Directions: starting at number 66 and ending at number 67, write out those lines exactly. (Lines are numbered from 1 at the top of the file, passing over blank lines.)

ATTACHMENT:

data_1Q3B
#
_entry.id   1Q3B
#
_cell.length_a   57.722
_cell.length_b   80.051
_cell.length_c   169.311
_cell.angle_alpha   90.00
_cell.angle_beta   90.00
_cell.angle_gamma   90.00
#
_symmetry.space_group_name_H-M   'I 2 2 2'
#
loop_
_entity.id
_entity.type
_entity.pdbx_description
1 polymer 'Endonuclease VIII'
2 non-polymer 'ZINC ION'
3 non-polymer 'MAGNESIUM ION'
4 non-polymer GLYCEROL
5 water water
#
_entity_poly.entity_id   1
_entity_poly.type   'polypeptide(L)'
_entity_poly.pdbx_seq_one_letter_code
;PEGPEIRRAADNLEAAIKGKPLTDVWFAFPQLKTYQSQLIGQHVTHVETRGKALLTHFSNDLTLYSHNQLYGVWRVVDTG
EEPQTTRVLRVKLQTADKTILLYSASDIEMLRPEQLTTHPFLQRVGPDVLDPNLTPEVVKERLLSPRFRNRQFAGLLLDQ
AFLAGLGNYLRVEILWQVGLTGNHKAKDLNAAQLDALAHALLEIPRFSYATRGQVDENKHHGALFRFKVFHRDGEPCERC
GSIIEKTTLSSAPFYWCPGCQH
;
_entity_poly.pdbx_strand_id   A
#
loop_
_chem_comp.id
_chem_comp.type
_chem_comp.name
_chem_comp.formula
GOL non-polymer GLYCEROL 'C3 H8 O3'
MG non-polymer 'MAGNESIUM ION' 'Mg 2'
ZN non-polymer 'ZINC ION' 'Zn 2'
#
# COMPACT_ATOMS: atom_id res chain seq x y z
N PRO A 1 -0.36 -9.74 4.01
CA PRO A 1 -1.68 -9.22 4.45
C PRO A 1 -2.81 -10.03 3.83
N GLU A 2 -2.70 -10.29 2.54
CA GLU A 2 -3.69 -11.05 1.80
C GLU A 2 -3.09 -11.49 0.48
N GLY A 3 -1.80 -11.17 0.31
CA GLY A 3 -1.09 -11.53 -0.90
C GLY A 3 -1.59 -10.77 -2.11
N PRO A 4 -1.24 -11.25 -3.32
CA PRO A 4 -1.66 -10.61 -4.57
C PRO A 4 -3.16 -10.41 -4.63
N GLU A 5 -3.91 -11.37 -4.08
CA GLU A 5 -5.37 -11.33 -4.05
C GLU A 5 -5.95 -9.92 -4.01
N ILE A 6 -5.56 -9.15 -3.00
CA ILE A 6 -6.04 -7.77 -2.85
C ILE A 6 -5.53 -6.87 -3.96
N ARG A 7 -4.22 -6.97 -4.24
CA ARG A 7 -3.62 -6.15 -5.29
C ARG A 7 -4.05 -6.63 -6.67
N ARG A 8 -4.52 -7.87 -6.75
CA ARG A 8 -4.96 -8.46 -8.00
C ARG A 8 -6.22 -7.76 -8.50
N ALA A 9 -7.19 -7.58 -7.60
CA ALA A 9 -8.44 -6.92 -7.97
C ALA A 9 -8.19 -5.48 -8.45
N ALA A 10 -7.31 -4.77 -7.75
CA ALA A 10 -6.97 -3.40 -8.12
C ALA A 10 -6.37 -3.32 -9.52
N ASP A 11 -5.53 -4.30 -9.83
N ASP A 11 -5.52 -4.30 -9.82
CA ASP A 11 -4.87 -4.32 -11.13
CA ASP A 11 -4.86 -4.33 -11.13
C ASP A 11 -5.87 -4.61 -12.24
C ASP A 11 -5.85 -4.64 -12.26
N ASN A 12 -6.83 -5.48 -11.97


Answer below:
CA ARG A 8 -4.96 -8.46 -8.00
C ARG A 8 -6.22 -7.76 -8.50